Sacrosanctum Concilium 113

Don’t look now, but active participation has popped up again:

Liturgical worship is given a more noble form when the divine offices are celebrated solemnly in song, with the assistance of sacred ministers and the active participation of the people.

Imagine that! The untrained masses adding nobility.

As regards the language to be used, the provisions of Art. 36 are to be observed; for the Mass, Art. 54; for the sacraments, Art. 63; for the divine office. Art. 101.



About catholicsensibility

Todd lives in the Pacific Northwest, serving a Catholic parish as a lay minister.
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5 Responses to Sacrosanctum Concilium 113

  1. Sorry, Todd, but for all this talk about “active participation” (or as the latin original says participatio actuosa, the Second Vatican Council decree, Musicam Sacram has elaborately defined the expression, and in a way which does not completely jibe with your and other liturgists’ definitions.

    That definition can be found at Musicam Sacram, paragraph 15, which can be found here,
    and which reads as follows:

    15. The faithful carry out their proper liturgical function by offering their complete, conscious, and active participation. The very nature of the liturgy demands this and it is the right and duty of the Christian people by reason of their baptism.

    This participation must be:

    a. internal, that is, the faithful make their thoughts match what they say and hear, and cooperate with divine grace;

    b. but also external, that is, they express their inner participation through their gestures, outward bearing, acclamations, responses, and song.

    The faithful are also to be taught that they should try to raise their mind to God through interior participation as they listen to the singing of ministers or choir.

    In short, active participation begins with listening, and then proceeds with an external participation which may include, but does not have to be, singing. The attempt to say that the congregation has to sing everything is a red herring, and not in fact mandated by Vatican II.

    I agree with you that the choir and cantor should be the leaders of the congregation in prayer, and not their replacement. As a matter of fact, on the occasions when I am the only one at St. Andrew’s who is in the choir, I put on a black stichar, stand at the left kleros in front of the church, and lead the rest of the congregation, who sing both lustily and rather well. I wish that I could find the same at most Latin rite churches. A failure in catachesis, perhaps?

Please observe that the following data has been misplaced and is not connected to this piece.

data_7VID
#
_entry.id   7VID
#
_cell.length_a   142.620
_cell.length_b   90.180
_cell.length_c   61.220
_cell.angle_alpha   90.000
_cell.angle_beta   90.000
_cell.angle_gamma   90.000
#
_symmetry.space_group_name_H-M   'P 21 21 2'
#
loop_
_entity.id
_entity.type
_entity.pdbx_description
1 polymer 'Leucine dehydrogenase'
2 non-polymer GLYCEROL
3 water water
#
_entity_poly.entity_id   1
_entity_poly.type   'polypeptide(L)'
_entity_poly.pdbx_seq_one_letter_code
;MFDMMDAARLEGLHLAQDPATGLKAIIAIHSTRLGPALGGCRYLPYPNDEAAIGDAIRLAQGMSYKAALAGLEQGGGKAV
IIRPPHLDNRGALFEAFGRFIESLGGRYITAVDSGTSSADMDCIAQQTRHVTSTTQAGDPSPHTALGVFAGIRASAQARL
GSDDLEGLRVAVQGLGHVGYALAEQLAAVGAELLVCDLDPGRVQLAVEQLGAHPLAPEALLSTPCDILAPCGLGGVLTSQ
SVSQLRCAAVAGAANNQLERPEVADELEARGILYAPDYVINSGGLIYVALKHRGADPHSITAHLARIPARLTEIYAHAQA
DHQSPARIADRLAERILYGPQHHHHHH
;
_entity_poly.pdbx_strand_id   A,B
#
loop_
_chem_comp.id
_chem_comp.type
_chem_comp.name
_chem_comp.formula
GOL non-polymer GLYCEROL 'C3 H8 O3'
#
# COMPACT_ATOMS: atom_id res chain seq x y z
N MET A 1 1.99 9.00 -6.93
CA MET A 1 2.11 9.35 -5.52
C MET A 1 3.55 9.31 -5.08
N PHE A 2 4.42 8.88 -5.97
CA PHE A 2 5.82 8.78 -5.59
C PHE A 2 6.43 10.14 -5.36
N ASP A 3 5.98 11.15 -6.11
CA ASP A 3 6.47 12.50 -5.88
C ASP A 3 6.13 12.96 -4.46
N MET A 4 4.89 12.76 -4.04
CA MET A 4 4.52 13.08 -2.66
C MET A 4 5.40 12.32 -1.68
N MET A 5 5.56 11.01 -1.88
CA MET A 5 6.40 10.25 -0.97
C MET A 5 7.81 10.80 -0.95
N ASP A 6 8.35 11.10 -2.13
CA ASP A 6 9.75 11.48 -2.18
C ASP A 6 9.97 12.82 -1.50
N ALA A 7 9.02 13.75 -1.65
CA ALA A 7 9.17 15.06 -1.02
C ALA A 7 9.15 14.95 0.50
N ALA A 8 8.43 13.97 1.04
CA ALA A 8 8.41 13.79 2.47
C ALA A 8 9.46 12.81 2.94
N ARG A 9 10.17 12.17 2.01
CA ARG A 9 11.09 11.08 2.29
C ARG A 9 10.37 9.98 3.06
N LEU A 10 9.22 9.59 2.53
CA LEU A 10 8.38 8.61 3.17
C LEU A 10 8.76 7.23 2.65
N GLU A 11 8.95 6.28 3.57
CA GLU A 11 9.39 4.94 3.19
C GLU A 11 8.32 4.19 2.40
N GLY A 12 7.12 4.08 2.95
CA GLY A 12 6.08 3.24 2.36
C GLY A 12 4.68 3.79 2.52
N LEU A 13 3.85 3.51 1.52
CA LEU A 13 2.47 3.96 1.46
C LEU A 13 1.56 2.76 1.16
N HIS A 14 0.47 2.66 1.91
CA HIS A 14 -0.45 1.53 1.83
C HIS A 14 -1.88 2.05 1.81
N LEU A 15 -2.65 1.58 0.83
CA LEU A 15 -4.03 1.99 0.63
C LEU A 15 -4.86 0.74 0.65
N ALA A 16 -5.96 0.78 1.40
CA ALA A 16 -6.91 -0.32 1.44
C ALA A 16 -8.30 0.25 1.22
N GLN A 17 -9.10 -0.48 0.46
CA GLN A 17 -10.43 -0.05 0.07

2. Todd says:

    Bernard, as best I can tell, when we’re talking about participation, we’re talking about the same thing. Musicam Sacram is a valuable document, but certain prescriptions of it have been superceded by the Roman Missal, it’s introduction and its rubrics.

  3. Dear Todd:

    It would be perhaps reasonable for you to indicate where and how, and in fact what “certain prescriptions” of Musicam Sacram have been superseded by the Roman Missal, its introduction and its rubrics.

    I seem to recall from Canon 20 of the Code of Canon Law the following:

    Can. 20 A later law abrogates or derogates from an earlier law, if it expressly so states, or if it is directly contrary to that law, or if it integrally reorders the whole subject matter of the earlier law. A universal law, however, does not derogate from a particular or from a special law, unless the law expressly provides otherwise.

    Please then tell me how the universal law of the Council Fathers, as stated in Musicam Sacram, is derogated by an express statement of these later laws.

  4. Todd says:

    Bernard, it’s not a matter for canon law, but liturgical law. If the Roman Missal makes prescriptions for sacred music in its rubrics or general introduction that supercede Musicam Sacram.

    To put it bluntly, MS is not canon law. It is an instruction. The Roman Missal tells leaders of worship, including musicians, what to do at Mass. MS, in some aspects, did not anticipate the directives of the Roman Missal. And as an “instruction,” it does not carry sufficient weight to override a document whose framers were entirely aware of its existence and status.

  5. Todd, to put it correctly if not bluntly, I believe that your interpretation of liturgical law is contrary to explicit canon law.

    It is true that Canon 2 of the CJC states that For the most part the Code does not define the rites which must be observed in celebrating liturgical actions. Therefore, liturgical laws in force until now retain their force unless one of them is contrary to the canons of the Code. Emphasis added.

    However, your comment that Musicam Sacram is “an instruction with insufficient weight to override a document whose framers were entirely aware of its existence and status” does not seem to jibe with Canon 337, which states: The college of bishops exercises power over the universal Church in a solemn manner in an ecumenical council and further, Canon 341, which states: The decrees of an ecumenical council do not have obligatory force unless they have been approved by the Roman Pontiff together with the council fathers, confirmed by him, and promulgated at his order

    Musicam Sacram was a decree of the Council Fathers of the Second Vatican Council, an ecumenical council, promulgated by His late Holiness, Paul VI. It is therefore not simply “an instruction”, but a universal law with obligatory force over the universal church under Canons 337 and 341, and subject to the process of canonical interpretation of Canon 20.

    So, I’ll repeat, Please then tell me how the universal law of the Council Fathers, as stated in Musicam Sacram, is derogated by an express statement of these later laws.

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